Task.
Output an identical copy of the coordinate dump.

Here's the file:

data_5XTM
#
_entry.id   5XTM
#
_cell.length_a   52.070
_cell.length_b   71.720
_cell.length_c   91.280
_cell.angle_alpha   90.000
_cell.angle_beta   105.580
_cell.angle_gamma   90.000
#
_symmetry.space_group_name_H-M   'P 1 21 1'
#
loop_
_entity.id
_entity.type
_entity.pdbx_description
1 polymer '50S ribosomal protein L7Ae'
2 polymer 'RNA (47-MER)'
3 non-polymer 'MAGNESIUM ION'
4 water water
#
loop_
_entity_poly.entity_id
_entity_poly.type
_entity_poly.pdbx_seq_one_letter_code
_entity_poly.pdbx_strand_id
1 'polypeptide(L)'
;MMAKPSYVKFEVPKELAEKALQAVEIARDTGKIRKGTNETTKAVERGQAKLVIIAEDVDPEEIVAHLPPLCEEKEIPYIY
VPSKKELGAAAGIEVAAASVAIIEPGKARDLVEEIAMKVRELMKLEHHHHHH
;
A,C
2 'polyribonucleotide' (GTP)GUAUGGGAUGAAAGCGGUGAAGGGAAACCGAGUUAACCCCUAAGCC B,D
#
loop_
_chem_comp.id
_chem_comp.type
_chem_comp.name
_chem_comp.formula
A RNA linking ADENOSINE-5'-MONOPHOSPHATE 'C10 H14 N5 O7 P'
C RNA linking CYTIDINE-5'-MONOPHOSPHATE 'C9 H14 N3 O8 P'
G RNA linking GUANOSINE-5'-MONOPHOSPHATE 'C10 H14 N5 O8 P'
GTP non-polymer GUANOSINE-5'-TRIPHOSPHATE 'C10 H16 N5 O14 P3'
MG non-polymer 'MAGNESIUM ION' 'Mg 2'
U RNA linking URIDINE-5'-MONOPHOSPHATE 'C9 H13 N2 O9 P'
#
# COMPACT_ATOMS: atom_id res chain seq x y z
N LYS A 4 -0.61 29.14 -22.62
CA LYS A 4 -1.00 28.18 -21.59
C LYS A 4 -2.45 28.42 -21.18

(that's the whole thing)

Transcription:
data_5XTM
#
_entry.id   5XTM
#
_cell.length_a   52.070
_cell.length_b   71.720
_cell.length_c   91.280
_cell.angle_alpha   90.000
_cell.angle_beta   105.580
_cell.angle_gamma   90.000
#
_symmetry.space_group_name_H-M   'P 1 21 1'
#
loop_
_entity.id
_entity.type
_entity.pdbx_description
1 polymer '50S ribosomal protein L7Ae'
2 polymer 'RNA (47-MER)'
3 non-polymer 'MAGNESIUM ION'
4 water water
#
loop_
_entity_poly.entity_id
_entity_poly.type
_entity_poly.pdbx_seq_one_letter_code
_entity_poly.pdbx_strand_id
1 'polypeptide(L)'
;MMAKPSYVKFEVPKELAEKALQAVEIARDTGKIRKGTNETTKAVERGQAKLVIIAEDVDPEEIVAHLPPLCEEKEIPYIY
VPSKKELGAAAGIEVAAASVAIIEPGKARDLVEEIAMKVRELMKLEHHHHHH
;
A,C
2 'polyribonucleotide' (GTP)GUAUGGGAUGAAAGCGGUGAAGGGAAACCGAGUUAACCCCUAAGCC B,D
#
loop_
_chem_comp.id
_chem_comp.type
_chem_comp.name
_chem_comp.formula
A RNA linking ADENOSINE-5'-MONOPHOSPHATE 'C10 H14 N5 O7 P'
C RNA linking CYTIDINE-5'-MONOPHOSPHATE 'C9 H14 N3 O8 P'
G RNA linking GUANOSINE-5'-MONOPHOSPHATE 'C10 H14 N5 O8 P'
GTP non-polymer GUANOSINE-5'-TRIPHOSPHATE 'C10 H16 N5 O14 P3'
MG non-polymer 'MAGNESIUM ION' 'Mg 2'
U RNA linking URIDINE-5'-MONOPHOSPHATE 'C9 H13 N2 O9 P'
#
# COMPACT_ATOMS: atom_id res chain seq x y z
N LYS A 4 -0.61 29.14 -22.62
CA LYS A 4 -1.00 28.18 -21.59
C LYS A 4 -2.45 28.42 -21.18